Tonoplast: Definition & Function

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  • 0:00 What are Tonoplasts?
  • 1:30 Tonoplast Structure
  • 2:31 Tonoplast Function
  • 3:45 Lesson Summary
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Lesson Transcript
Instructor: Jeremy Battista

Jeremy has a master of science degree in education.

In the word of plants, we often hear the suffix, 'plast.' From chloroplasts to leucoplasts to amyloplasts, we often associate the suffix plast with plant. Such is the case here, with tonoplasts.

Tonoplasts: What Are They?

Tonoplasts are nothing like what their name would suggest (unless you know Greek). A tonoplast is actually the membrane that surrounds the large vacuole in a mature plant cell. We get the name 'tonoplast' from Greek, which translated looks something like 'tone, tension, stretching, and molded.' This would coincide well with where the tonoplast exists. It is also known as the 'vacuolar membrane.'

A vacuole is basically an organelle that is filled with food and/or waste particles. They are used to take in certain food substrates and then dissolve them. A large vacuole can make up around 95% (in some plants) of the plant cell and is rather unique to plants. Also called the central vacuole, its main job is to maintain turgor pressure inside of the plant. Turgor pressure helps the plant keep its shape by pressing the plasma membrane against the cell wall. This maintains a nice, rigid structure for the plant. Think about nice, crisp lettuce versus old, wilt-y looking lettuce. This is the best example of turgor pressure.

The membrane that surrounds the vacuole is the tonoplast. The name makes sense now, as we see the name means 'tension' and the tonoplast keeps tension on the vacuole. This helps to give the vacuole some form of structure. It also helps to maintain proper balance of nutrients and ions inside and out of the vacuole, thus keeping proper turgor pressure in the plant cell.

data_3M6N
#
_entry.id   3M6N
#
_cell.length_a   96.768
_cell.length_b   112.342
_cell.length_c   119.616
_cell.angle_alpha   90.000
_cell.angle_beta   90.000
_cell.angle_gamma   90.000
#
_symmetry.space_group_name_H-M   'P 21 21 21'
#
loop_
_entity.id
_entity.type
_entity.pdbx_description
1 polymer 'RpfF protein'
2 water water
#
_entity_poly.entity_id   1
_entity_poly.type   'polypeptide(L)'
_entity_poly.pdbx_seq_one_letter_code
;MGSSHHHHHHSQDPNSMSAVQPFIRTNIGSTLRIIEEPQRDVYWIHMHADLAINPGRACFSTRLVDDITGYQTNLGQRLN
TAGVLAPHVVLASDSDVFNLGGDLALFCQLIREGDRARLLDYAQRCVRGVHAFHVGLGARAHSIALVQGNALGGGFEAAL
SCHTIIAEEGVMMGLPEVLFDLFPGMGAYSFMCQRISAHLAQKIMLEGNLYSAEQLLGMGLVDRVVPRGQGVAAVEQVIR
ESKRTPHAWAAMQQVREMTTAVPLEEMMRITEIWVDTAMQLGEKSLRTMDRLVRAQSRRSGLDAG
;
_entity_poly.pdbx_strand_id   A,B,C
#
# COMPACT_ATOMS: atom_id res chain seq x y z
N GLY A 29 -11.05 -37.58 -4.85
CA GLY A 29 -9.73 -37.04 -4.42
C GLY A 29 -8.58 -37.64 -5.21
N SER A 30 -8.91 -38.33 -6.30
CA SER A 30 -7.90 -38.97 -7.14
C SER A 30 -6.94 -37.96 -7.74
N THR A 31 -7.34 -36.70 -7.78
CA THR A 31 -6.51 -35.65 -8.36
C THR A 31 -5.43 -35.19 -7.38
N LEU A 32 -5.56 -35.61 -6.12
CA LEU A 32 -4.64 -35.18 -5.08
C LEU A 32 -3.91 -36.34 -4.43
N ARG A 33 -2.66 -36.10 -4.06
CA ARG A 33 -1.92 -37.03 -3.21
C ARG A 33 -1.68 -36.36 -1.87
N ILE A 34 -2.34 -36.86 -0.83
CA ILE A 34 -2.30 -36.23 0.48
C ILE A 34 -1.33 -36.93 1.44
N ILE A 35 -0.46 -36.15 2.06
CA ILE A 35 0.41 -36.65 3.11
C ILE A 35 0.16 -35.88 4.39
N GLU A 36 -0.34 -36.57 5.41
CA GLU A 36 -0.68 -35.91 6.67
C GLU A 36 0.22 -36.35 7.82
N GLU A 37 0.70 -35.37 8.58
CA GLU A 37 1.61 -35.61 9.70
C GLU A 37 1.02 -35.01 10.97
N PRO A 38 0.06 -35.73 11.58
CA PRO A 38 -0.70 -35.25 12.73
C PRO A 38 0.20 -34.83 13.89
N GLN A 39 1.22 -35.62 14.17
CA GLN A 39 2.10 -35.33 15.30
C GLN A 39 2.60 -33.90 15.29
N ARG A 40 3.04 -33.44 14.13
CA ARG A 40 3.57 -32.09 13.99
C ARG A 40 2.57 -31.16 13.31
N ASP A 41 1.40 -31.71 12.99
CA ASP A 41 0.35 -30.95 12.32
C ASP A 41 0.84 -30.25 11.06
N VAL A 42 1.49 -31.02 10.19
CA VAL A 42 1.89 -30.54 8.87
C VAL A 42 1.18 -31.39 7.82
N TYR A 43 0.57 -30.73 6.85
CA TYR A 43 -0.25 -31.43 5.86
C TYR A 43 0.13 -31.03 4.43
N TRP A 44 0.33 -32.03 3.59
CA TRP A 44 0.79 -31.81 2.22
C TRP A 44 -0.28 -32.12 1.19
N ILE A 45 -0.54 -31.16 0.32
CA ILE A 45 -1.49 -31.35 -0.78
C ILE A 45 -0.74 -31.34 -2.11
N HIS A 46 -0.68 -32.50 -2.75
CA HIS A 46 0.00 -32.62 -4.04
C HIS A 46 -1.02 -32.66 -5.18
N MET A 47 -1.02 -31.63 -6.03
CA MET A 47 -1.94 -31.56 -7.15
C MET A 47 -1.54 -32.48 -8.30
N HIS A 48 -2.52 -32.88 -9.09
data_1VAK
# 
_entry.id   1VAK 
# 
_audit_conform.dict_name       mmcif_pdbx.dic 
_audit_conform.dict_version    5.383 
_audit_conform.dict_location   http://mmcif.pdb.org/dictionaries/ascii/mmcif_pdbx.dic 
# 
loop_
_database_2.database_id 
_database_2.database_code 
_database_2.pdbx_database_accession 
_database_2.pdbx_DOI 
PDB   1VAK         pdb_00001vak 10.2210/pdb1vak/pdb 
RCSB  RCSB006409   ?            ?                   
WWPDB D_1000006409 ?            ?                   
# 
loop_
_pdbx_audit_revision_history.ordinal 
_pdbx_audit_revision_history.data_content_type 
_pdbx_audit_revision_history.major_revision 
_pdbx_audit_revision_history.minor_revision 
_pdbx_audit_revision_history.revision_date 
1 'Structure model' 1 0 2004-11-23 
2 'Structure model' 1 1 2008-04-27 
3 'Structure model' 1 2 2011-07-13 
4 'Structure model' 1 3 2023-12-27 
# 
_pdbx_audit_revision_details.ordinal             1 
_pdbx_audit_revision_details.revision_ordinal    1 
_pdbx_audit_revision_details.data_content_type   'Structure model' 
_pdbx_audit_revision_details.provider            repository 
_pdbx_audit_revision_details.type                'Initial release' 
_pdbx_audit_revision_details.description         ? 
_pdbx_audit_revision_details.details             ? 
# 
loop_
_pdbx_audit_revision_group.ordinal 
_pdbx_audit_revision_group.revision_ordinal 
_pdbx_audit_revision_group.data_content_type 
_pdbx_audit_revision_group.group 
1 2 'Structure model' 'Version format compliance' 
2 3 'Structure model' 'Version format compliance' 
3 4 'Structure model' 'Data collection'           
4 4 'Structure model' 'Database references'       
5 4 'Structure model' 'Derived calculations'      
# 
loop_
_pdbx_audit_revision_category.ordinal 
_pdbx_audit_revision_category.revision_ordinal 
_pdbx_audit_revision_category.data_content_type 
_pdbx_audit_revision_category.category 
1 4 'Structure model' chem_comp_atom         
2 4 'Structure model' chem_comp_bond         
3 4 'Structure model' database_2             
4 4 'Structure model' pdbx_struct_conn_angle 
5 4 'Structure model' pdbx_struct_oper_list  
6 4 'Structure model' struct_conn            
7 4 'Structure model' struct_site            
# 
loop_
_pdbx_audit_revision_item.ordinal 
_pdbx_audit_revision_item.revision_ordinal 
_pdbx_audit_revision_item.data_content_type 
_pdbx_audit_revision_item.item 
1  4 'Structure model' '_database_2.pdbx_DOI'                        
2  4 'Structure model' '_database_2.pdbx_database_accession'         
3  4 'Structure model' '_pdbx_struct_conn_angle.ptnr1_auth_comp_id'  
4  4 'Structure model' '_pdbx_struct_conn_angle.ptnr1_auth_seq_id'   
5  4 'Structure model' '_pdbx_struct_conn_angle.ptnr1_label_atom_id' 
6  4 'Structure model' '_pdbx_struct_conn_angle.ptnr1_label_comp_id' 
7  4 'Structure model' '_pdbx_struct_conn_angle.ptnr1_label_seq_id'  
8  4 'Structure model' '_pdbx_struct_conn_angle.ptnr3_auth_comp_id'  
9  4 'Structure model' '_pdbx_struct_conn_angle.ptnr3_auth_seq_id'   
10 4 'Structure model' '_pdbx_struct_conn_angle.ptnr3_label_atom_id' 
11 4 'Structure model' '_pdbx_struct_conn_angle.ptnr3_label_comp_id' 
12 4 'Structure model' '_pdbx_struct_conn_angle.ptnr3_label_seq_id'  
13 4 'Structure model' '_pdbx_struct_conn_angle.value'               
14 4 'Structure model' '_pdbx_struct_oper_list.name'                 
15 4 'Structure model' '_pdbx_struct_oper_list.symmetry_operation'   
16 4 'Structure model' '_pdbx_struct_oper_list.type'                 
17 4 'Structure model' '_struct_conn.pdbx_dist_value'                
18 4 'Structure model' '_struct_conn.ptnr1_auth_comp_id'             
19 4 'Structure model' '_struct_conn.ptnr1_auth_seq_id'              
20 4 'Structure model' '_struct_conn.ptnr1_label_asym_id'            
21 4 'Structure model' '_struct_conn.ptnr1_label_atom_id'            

Tonoplast Structure

The tonoplast is unique to plant cells as animal cells do not have a central vacuole. The tonoplast is a lipid bilayer, typical of other cellular membranes. Recall that a lipid is part of the fats, oils, waxes, etc. group. A bilayer indicates that there are two layers, each with the hydrophillic (water loving) head facing out into the cellular cytosol and the vacuolar cytosol. Cytosol is a liquid component of a cell that surrounds organelles like the vacuole. The hydrophobic (water fearing) tails face inwards.

Here you can see the hydrophobic tails and hydrophillic tails. The tails keep away from the water where the heads turn towards them.
Lipid Bilayer drawing

The tonoplast is semi-permeable as well. This means that certain molecules and substrates can pass through it but others cannot. This allows the tonoplast to maintain a balance of ions inside and outside of the central vacuole. Again, this maintains proper turgor pressure inside the cell.

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